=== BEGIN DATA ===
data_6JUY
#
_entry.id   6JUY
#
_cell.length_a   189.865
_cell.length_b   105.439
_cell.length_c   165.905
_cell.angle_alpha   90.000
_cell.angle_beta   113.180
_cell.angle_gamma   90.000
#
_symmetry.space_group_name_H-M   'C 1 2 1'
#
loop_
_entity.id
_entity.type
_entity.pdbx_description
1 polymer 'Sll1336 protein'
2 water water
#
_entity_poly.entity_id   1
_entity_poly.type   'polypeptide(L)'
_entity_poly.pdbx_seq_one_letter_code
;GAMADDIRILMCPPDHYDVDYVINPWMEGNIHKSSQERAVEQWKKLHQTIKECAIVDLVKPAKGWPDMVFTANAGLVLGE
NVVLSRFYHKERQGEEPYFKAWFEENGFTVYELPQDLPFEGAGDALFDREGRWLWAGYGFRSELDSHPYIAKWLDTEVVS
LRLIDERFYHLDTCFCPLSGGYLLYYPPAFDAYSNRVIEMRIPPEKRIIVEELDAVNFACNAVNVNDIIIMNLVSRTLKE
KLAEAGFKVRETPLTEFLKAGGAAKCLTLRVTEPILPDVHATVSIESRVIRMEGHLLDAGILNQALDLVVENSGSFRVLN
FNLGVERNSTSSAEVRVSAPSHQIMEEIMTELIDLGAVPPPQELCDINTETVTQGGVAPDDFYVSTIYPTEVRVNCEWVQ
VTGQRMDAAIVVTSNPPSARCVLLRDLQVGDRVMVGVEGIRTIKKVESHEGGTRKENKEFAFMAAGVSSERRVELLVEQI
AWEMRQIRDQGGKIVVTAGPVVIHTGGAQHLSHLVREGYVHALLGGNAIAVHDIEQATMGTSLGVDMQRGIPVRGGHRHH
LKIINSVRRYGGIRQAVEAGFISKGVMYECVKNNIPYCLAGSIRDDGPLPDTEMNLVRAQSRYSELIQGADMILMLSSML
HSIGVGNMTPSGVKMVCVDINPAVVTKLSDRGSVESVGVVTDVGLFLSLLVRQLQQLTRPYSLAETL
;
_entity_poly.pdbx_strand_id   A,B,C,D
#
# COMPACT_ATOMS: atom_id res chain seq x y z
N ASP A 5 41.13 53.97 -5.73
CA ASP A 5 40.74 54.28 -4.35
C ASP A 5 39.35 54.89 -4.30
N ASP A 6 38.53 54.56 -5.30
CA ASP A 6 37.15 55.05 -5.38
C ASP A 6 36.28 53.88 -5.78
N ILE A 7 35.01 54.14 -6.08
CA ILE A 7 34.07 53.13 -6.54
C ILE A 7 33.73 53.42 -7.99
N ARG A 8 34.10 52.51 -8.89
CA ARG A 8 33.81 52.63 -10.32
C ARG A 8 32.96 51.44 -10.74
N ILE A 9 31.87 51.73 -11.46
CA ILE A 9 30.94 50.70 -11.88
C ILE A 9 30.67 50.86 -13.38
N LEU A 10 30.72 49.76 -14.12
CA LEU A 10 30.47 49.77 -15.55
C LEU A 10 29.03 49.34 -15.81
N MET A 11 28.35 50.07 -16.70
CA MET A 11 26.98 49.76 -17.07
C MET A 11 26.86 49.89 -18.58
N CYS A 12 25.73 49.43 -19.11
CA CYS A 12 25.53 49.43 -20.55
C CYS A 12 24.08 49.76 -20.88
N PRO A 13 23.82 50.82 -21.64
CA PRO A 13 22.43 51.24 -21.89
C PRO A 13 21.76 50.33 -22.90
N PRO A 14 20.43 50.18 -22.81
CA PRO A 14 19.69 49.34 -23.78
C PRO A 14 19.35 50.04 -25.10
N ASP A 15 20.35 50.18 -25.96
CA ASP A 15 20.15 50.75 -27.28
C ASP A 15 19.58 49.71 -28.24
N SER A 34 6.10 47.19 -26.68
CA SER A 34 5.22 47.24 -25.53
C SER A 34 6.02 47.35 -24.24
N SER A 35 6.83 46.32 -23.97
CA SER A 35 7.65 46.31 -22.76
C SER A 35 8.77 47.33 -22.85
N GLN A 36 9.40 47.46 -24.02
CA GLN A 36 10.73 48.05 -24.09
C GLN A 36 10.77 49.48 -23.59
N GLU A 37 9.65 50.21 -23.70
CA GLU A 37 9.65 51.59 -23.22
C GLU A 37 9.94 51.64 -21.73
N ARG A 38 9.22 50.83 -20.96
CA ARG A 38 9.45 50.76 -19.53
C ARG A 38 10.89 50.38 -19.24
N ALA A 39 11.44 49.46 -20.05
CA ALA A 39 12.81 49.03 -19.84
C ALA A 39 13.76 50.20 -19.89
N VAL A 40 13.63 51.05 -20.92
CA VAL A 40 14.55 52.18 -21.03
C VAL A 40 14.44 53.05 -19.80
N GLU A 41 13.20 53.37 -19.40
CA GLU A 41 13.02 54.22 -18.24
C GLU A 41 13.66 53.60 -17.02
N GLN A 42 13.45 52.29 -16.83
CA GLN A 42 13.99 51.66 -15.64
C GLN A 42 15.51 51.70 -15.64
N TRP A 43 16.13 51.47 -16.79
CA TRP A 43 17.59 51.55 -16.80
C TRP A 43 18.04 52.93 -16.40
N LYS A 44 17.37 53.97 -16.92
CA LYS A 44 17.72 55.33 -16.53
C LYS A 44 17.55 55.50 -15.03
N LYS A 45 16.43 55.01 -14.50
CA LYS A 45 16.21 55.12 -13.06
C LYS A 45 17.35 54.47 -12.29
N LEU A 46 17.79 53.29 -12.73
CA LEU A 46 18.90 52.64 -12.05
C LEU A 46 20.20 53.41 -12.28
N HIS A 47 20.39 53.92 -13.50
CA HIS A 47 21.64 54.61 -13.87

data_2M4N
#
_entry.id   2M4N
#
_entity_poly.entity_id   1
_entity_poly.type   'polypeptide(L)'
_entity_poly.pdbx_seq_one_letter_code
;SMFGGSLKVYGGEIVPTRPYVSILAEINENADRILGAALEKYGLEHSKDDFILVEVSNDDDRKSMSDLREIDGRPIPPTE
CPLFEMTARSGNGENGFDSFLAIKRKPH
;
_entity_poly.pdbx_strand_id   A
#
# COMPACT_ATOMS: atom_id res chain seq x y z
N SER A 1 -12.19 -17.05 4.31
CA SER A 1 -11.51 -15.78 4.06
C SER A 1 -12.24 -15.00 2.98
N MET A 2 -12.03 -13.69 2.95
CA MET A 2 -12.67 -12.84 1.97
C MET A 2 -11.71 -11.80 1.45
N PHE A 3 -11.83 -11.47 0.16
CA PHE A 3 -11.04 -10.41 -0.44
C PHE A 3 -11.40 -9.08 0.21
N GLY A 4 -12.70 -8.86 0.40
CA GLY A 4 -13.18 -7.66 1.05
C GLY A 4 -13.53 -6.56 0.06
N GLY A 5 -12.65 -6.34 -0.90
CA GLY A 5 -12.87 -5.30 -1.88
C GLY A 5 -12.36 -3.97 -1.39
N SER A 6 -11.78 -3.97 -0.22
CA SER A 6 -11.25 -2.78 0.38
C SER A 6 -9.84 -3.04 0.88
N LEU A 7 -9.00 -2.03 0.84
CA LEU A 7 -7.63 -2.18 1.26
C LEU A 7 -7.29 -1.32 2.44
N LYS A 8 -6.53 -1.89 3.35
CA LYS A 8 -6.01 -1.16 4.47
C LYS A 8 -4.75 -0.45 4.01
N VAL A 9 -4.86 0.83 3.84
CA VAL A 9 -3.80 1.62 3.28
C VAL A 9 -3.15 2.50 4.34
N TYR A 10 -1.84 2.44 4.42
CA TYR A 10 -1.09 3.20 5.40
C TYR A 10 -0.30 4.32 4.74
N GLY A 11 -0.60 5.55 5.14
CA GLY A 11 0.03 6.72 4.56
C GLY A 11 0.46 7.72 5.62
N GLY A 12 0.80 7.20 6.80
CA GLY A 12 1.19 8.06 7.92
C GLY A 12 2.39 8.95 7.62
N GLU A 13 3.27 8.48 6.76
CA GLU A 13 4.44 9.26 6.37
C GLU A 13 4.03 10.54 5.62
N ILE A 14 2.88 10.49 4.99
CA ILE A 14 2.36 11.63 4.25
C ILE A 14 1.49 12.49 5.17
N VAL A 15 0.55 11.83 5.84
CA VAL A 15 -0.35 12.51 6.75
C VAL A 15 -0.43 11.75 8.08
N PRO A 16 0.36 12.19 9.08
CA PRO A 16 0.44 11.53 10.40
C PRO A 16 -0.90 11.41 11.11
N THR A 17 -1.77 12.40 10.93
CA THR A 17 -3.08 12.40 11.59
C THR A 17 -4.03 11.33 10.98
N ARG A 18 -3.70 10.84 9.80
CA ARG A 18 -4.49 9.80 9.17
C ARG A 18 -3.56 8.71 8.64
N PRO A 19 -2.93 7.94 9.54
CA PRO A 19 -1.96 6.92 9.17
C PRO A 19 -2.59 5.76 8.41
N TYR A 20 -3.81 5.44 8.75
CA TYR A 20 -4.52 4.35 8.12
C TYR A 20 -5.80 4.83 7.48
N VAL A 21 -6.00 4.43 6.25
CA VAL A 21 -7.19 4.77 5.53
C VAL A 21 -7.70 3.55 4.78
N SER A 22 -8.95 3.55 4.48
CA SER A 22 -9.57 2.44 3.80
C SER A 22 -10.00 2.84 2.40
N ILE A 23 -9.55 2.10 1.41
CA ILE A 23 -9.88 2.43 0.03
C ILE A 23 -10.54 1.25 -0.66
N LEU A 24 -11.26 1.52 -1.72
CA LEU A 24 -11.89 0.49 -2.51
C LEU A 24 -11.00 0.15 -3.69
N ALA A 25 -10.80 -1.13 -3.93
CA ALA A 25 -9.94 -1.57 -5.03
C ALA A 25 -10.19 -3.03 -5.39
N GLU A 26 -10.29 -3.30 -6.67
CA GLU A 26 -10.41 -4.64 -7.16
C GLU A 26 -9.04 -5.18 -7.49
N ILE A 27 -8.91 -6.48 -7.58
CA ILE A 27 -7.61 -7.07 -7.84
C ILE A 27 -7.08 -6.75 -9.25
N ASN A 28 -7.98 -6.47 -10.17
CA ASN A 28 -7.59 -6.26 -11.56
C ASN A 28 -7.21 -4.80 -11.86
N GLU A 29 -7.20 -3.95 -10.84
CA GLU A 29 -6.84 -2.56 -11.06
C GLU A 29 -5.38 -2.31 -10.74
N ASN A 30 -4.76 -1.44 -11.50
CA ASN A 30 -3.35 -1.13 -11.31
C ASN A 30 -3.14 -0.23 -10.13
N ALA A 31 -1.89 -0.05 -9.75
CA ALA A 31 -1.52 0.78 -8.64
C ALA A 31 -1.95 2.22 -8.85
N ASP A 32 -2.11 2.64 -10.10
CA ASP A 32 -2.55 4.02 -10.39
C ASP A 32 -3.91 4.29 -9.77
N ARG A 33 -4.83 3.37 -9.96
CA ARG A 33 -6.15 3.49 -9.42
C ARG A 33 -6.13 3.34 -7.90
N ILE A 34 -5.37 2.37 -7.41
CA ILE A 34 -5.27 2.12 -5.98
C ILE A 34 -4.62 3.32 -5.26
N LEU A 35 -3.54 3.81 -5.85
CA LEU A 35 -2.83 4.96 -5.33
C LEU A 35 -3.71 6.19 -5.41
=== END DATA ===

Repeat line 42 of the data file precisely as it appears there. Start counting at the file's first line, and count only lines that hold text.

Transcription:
C ASP A 6 36.28 53.88 -5.78